Home Arts-Entertainment Things to do New Bella Blu Display Is of More Vintage Postcards

New Bella Blu Display Is of More Vintage Postcards


Aug. 17, 2004 – Smart strategy for an art exhibition venue: When you've got a good thing going, extend it, expand it, or produce a Part II.
What Alexander's Bella Blu is doing for its August-September show, which opens with a reception on Friday evening, is a combination of all of the above.
The exhibition that opened in mid-June at the Frenchtown restaurant was of 80 framed vintage St. Thomas postcards dating from the start of the 20th century through the 1940s. St. Thomian Ronnie Lockhart selected those particular cards for the show from his collection of "well over 300" because of their historical interest or unusual depictions of St. Thomas.
The "Old Time St. Thomas" show prompted so much interest on the part of patrons that organizer Claire Ochoa prevailed upon Lockhart to put together another using different postcards. This one, titled appropriately "Old Time St. Thomas Part II," consists of 60 framed images depicting St. Thomas places and people from the 1920s through the 1960s.
Chances are viewers may find familiar faces in these more recent ones – perhaps even themselves in more youthful days! – and this should add to the pleasure of seeing what's displayed in the show.
Again, as with the earlier exhibition, 8 by 10 reproductions of the original postcards will be available for purchase for $15. Lockhart, Bella Blu and Ochoa's Gallery St. Thomas cooperatively will donate 20 percent of the proceeds from such sales to the St. Thomas Historical Trust. The funds will go to support the not-for-profit organization in its endeavors, including the renovation of a Back Street building intended to house its offices.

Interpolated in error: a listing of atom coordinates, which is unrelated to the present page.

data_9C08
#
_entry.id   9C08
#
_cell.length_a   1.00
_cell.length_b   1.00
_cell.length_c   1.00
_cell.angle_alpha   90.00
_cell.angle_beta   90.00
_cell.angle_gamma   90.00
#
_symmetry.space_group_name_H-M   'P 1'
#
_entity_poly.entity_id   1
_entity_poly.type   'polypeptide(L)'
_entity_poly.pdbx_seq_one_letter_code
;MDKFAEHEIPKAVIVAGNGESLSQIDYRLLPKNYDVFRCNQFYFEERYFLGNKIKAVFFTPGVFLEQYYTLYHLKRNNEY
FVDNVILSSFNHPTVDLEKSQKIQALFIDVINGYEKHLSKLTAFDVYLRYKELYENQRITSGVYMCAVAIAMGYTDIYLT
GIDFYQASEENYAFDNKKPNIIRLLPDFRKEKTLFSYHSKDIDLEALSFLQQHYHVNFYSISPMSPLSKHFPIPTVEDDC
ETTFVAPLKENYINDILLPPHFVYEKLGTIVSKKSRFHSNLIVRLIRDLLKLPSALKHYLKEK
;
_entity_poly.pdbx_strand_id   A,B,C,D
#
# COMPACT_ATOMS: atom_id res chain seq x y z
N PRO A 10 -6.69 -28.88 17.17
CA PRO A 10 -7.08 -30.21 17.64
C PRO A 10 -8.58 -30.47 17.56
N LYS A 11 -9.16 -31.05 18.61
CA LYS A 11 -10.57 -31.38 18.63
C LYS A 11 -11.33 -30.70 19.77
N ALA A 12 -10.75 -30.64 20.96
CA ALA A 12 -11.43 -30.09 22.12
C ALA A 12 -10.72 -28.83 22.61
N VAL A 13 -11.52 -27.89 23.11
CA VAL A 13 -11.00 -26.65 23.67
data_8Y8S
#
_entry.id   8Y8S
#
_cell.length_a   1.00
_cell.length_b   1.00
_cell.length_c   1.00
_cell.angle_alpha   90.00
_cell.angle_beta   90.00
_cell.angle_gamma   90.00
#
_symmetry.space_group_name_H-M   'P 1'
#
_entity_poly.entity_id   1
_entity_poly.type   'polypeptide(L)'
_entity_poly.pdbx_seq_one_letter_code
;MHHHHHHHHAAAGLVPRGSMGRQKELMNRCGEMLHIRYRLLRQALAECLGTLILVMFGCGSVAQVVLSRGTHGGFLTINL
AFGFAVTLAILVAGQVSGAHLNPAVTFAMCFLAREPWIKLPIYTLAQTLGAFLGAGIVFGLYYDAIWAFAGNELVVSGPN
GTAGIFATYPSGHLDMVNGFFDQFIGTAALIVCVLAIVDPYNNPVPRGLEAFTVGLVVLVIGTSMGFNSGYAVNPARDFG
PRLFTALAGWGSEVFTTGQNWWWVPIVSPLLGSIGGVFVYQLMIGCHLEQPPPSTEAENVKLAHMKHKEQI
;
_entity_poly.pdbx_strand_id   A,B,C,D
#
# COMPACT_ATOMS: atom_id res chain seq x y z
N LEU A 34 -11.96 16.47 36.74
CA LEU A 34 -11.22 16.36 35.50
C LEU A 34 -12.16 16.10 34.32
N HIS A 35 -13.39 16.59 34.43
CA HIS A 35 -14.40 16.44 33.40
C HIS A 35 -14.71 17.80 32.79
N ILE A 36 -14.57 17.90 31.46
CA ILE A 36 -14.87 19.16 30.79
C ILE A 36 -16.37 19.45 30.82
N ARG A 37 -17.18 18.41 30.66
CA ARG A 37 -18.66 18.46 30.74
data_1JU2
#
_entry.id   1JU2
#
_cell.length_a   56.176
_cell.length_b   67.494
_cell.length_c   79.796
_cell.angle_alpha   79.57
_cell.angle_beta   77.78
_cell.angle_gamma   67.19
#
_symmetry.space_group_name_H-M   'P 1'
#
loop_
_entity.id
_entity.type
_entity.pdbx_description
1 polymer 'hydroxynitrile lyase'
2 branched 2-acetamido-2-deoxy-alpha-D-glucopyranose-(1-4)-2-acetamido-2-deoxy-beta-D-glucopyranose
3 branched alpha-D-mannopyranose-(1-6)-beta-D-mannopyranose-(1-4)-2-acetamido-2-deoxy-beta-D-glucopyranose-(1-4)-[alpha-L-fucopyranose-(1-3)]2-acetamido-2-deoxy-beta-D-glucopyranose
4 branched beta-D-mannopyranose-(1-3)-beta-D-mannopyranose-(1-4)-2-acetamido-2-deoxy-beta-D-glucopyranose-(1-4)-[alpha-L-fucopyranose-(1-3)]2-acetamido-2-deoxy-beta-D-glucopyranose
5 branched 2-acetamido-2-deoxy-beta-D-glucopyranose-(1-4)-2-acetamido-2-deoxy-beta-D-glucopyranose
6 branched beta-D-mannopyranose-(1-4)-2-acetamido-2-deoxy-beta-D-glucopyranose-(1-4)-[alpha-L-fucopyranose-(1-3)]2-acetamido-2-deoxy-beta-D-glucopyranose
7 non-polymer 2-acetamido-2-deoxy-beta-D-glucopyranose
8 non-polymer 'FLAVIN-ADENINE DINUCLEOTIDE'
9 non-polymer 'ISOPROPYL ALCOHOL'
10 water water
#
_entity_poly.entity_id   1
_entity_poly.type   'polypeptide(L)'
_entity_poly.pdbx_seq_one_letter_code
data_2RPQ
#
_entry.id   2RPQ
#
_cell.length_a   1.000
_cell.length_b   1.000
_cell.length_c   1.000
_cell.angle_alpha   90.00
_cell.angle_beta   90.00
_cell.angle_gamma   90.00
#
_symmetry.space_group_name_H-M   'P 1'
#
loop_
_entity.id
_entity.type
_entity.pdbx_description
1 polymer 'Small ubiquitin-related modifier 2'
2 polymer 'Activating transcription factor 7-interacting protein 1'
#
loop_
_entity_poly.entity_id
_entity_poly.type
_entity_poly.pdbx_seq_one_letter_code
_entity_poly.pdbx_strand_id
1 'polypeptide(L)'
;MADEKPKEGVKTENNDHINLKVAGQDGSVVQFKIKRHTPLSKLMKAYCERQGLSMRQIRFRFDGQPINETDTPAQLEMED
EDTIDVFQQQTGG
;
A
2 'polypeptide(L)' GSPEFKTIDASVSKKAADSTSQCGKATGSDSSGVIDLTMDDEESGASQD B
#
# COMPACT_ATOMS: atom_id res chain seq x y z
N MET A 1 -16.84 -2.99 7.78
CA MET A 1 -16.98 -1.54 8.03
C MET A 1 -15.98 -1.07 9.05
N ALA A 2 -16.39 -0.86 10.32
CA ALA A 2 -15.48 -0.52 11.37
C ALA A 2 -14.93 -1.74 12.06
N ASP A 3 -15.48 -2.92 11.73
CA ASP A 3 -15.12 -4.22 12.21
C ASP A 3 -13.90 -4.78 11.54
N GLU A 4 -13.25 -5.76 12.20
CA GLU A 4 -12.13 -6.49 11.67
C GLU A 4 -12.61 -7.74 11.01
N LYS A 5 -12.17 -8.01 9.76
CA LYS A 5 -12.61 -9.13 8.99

Lockhart is a fourth-generation Virgin Islander and owner of the historic Crystal Palace bed and breakfast inn located in downtown Charlotte Amalie. He has served on the board of the Historical Trust for the last two years and has some of his fellow members to thank for introducing him to vintage postcard collecting.
Such cards didn't exist until federal legislation enacted in 1898 allowed entities other than the U.S. Post Office to print "mailing cards." After that, photographic images quickly caught on as a means of promoting visitor attractions and familiarizing family and friends with far-away locales.
Lockhart says the first step in his V.I. postcard collecting came "when one came up for sale on eBay." In addition to shopping online, he has acquired some cards locally, at sales and through word of mouth. All are photographic images — about 95 percent of St. Thomas and the others of St. John and St. Croix.
His oldest postcard dates from 1899, the first year after they became legal for postal purposes. But "the one rare one" in his collection "shows the old cable office after it burned in 1909," he says. "I found that on eBay. It cost $77, but it's worth it."
Part of the particular fascination of Lockhart's collection is the fact that many of the buildings and streets depicted in the photographic images remain standing and recognizable as much as a century later.
Friday's reception is from 5 to 7 p.m. at the Frenchtown restaurant. The show will hang through Sept. 16. For more information, visit the Gallery St. Thomas Web site or call Ochoa at 777-6363.
(To read the Source preview of the initial exhibition, see "June-July Bella Blu Art Show Is of Historic Postcards".)

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